Marter contrasted a rollercoaster, “where they really set those up so it’s really, really hard to get hurt,” with an adventure park, where “if you go to try to jump across one activity to the next and land on a platform, you might bang your shins or get a little snag on your arm.”

Borba has a different view. “I think there’s also another definition of adventure that doesn’t use the word ‘hazardous,’” he said. “’An exciting and noteworthy event that one experiences firsthand’ is another term for adventure. I’ve seen adventure have a lot of definitions.”

Klajnscek split the difference between those two views, saying, “It has to be ‘to provide experiences with minimal risk.’ But it still has risk. And it’s got inherent risks.”


It’s important to note that standards, by themselves, can’t solve all safety-related problems. Operators themselves are responsible for implementing sound procedures. Operator responsibility. Regarding a recent zip line operator death and what role standards development can play in preventing that type of accident, Gustafson said that “these tragedies were all avoidable, but in regards to staff, we have opportunity, frequency, and complacency working against us.”

“Coupled with the expansive growth this industry has seen,” Gustafson added, “this is not a standards problem, but rather the problem reflects a gap in quality training, quality education, and quality control, regardless of standard utilized. New operators, I’m afraid, too quickly jump to doing their own training and remove the qualified third-party before they are ready. That third-party involvement in inspection and training makes a real difference in keeping people safe.”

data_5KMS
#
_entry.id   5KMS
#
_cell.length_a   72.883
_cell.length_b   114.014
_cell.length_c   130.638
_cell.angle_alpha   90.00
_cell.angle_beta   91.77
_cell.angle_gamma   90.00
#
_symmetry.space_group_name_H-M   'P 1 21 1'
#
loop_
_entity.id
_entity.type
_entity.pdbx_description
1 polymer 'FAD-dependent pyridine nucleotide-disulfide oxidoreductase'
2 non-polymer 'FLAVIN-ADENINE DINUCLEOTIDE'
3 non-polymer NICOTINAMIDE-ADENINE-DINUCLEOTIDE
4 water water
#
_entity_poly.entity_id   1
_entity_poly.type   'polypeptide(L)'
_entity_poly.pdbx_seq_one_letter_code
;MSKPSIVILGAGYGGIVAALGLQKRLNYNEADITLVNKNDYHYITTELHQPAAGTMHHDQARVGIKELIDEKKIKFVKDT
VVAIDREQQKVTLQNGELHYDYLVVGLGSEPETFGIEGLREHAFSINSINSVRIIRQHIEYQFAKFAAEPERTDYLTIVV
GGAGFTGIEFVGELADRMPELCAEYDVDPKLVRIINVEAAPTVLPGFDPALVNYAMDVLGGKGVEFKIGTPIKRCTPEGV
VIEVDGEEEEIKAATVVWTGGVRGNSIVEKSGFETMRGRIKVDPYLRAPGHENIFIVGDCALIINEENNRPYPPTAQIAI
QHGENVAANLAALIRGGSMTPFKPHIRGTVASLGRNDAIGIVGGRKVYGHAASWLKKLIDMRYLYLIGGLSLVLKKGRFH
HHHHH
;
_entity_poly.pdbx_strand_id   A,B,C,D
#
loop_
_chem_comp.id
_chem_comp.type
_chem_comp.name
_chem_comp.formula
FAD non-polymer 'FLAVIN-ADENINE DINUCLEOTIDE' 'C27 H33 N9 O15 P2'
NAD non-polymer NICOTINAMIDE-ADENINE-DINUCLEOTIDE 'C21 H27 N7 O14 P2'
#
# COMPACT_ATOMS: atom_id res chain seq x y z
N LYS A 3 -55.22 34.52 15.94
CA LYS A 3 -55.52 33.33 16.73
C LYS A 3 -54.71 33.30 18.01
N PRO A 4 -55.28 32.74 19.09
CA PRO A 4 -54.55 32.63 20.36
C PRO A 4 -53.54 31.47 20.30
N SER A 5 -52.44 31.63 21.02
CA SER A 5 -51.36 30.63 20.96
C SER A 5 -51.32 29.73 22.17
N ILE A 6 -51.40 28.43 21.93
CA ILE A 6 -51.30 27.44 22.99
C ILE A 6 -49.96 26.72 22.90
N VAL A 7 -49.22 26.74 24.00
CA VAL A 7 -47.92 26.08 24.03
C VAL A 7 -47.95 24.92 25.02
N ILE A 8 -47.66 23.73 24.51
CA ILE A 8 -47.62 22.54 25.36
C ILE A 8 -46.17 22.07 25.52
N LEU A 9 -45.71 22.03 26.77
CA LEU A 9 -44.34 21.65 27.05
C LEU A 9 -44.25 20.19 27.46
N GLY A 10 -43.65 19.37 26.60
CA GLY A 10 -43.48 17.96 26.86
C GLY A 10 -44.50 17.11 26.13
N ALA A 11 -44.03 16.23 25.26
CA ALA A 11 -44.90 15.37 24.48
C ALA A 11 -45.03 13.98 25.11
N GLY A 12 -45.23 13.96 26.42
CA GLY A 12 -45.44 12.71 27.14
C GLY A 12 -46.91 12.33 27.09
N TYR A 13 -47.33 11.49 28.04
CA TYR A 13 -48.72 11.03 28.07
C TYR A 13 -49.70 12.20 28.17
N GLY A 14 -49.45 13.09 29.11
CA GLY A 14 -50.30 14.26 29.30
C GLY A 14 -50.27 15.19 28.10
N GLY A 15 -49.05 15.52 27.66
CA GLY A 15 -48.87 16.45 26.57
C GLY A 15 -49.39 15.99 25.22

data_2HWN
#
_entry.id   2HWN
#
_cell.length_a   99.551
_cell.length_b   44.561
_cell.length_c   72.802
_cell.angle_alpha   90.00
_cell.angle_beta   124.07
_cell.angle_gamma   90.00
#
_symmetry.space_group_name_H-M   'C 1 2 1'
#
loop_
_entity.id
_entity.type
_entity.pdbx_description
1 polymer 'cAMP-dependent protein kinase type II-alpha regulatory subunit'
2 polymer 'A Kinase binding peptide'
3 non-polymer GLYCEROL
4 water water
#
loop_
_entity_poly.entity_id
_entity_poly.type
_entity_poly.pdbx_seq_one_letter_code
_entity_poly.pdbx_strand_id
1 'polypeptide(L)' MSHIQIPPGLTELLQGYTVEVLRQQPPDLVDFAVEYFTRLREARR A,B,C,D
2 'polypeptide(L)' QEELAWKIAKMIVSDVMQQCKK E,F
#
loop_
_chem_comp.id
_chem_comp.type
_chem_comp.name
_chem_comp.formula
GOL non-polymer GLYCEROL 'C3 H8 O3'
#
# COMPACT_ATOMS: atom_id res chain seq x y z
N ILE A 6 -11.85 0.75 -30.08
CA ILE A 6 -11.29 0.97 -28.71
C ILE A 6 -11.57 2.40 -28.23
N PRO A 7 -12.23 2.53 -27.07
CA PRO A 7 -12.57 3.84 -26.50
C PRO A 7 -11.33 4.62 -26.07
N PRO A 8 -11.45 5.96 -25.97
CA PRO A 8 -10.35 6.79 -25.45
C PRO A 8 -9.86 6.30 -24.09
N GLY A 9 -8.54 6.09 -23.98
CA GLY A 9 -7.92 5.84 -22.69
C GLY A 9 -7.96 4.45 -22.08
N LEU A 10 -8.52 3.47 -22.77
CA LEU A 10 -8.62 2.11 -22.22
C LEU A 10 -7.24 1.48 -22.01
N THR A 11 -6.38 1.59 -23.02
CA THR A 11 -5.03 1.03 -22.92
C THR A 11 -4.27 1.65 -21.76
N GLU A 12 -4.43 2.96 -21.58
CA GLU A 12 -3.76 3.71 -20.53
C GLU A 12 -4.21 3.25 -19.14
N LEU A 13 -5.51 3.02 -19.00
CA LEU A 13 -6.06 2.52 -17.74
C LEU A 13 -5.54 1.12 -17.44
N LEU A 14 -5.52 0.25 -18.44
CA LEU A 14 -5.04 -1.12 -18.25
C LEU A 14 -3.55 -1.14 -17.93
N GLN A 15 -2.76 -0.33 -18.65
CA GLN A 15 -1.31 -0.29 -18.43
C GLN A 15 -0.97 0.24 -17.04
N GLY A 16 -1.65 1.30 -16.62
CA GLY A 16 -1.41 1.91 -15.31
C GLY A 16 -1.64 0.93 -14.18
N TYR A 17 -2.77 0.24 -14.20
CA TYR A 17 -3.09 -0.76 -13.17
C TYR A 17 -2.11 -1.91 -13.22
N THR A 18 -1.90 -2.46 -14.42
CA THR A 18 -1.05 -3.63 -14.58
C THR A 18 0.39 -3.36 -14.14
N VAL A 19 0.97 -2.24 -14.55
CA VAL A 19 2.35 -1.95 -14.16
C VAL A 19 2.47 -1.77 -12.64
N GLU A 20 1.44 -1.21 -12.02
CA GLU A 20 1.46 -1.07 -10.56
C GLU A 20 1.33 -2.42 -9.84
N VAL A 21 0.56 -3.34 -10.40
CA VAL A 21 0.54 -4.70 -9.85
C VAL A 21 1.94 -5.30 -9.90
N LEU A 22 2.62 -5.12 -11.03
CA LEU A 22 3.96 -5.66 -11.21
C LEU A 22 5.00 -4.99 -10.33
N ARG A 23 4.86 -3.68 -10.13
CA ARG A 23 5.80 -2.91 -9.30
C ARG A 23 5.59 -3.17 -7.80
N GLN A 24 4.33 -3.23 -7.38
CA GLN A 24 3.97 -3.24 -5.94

Lax or non-existent regulation. Then, too, not all jurisdictions apply standards rigorously. Some, of course, have no standards in effect at all. “The Wild West lives at adventure parks and challenge courses in places where there is no jurisdiction, or at a camp in a state that doesn’t care or doesn’t know,” said Marter. “And these jurisdictions just want the simplest answer, or no answer at all, and then leave it to the designer/ builder. Or the regulators just pick the strictest standard they can find just because they figure it’s the safest one, but that can make it unattainable financially for a small camp.”

Education may help to avoid some of these scenarios. “I’m trying to educate the jurisdictions, and tell them that all standards are good,” said Borba. “They’re all there for the right reason. One’s not better than the other. It’s just, you need to have, I don’t want to say common sense, but common practices. I’m trying to help the jurisdictions understand how things are done in other states, so they can be better for their own state.”

For operators, inspectors are an important resource for standards education. “When I’m inspecting, I’m motivated to teach people as much as I can. I just feel a responsibility more and more to do that,” said Klajnscek. Without regulation and enforcement, though, an inspector can only help so much. “Right now, particularly if your jurisdiction isn’t regulated, your outside inspector is really acting as a consultant,” said Haras. “So, as an inspector, I can write the report, but I’m not the standards police, I can’t make you do anything. Other than writing you a sternly worded letter, I can’t do anything to fix the situation.”

Of course, many operators want to do the right thing, and standards help in that regard. Emily Goff, owner/operator of Arizona Zipline Adventures, said that “in Arizona, we aren’t regulated as in other places, so we have to do our very best to pay attention to what is going on around us. When we built our course, we built it to or exceeded the current standards. Today, we are members of ACCT, we get Adventure Park Insider, we do our best to stay up to date on what is going on around us. It’s really just trying to set good systems in place and be aware of what’s going on. That’s the best thing that we can do.”